farmhouse - quotes and descriptions to inspire creative writing
Inside that farmhouse Jojo's heart had been born. She had dreamed of flying to distant shores, to see the world laid out like the most beautiful of quilts. It was within those walls she had turned from girl to woman, on the oak table that she had written her sums with hair in braids. So with sadness and joy all at once she held her hand to the cool window watching for the car, her eyes resting both on the road and how her breath fogged the pane all at once.
The farmhouse had been old when Elijah was a child, and now that he stood at the full height of a man it almost swayed in the wind. Though Benjamin had painted it faithfully each summer, still the water had seeped in to soften the wood and rust the hinges. Elijah pushed open the door for the last time, hearing the creak of the wood. He smiled briefly as one might when a dear friend departs for pastures new, a tinge of sorrow in his eyes. By sundown the house would be level with the ground and the task of building anew would begin.
The farmhouse was as tired as the landscape, dreary and winter-beaten. It sat there in sombre greys amid the green that had sunken into a bleak hue. Teddy stopped, resting one hand on the gate that blocked the yard, considering what lay inside. Either way he was here for several months.
The farmhouse had once been the residence of a Lord and sat proudly on the crown of the hill. It was an enormous block of a building in every shade of grey. The facades had carvings and a prettiness no other abode had other than the mansions that were walled off a couple of miles away or so. Leon wrapped on the brassy door-knocker, the lion's head both golden and dark in the creases. As he stood waiting he took in the doorway, double wide and over tall. It the house had been built to impress then it was mission achieved.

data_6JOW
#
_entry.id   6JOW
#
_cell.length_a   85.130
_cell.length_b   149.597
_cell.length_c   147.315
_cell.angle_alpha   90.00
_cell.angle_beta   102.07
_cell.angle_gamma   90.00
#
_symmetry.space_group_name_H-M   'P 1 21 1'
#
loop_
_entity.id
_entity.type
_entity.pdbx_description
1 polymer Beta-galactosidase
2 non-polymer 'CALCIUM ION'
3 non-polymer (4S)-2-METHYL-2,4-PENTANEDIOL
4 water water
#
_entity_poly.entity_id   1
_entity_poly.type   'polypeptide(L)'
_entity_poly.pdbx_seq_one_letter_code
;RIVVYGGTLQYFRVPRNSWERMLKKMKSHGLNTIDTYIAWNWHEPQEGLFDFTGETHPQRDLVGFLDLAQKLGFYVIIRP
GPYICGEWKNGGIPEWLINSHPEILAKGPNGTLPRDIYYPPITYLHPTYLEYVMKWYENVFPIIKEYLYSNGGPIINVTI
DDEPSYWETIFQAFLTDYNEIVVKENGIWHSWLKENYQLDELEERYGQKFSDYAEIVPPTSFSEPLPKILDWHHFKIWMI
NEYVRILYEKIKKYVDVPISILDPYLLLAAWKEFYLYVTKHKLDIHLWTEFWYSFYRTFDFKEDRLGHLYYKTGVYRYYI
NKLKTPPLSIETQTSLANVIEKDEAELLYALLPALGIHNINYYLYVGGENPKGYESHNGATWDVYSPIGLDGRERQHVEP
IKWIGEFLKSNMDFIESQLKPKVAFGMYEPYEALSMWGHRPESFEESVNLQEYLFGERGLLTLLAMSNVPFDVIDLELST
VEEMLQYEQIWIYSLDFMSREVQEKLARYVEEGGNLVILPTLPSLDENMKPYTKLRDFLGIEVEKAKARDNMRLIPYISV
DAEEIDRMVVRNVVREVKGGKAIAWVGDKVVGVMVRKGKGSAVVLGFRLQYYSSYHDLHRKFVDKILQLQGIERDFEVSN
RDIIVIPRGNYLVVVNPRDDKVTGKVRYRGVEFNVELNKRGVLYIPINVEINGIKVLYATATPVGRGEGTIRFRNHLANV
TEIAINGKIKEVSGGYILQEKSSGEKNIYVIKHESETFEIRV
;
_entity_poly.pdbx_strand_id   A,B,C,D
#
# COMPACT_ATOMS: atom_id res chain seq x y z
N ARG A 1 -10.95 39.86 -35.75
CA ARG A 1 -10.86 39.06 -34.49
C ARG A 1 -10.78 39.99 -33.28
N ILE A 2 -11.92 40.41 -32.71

The farmhouse had started out as a small building for the workers, yet over the years the many extensions had seen it grow into a large but awkward looking abode. The "wings" jutted out in different shades of brick - still the local clay but a markedly different hue and level of weathering.
The farmhouse was no more than rocks on the scrubby hillside to outsiders, a pile of dale grey with roof of slate. Yet to Olivia it was home and hearth, the place she had arrived to as a new bride and brought forth children into the world. It had been many a year since the sound of a child's laughter had echoed within, though with her memories and the pretty flames that ate at the wood, she felt warm. It protected her from the strong light of summer and was cozy in the winter time. Should she wish to walk in the heathers all she needed to do was to fling open the door.
The house wore the color of unfinished wood, weathered for countless years by harsh elements and baked by the hot summer sun a deep, rich copper striped with hearty gold. The wood itself cracked, warped and twisted by a shrinking grain here and there and wore the stains, at predictable intervals, of rusty nails that held it fast. That old relic of a farmhouse spoke volumes about hardships and hope, strength and vulnerability -- a rich history, determined present, and a hopeful future. It faced the world proudly and defiantly with a rusted tin roof and a sagging porch. Although no one would ever describe that old house as magnificent, its rugged, frontier charm somehow harmonized with the breathtaking scenery surrounding it.
The farmhouse hunkered low to the rocky scree. A house usually rests on the flat land, but here every inch of the good acreage had to be ploughed. So it sat there as if thrown by the wind into the hill. The outside was painted red and the roof was cedar shingle. Truth be told it was also rotting a little and there were rats that roamed freely in and out through holes. The chimney had been built too large and it let the rain in and the heat out. From the windows came drafts and the family lived in fear of a leaky roof every time a squall hit. They talked of rebuilding but who had the time? Until their sons became men the best the could do were temporary fixes and pray.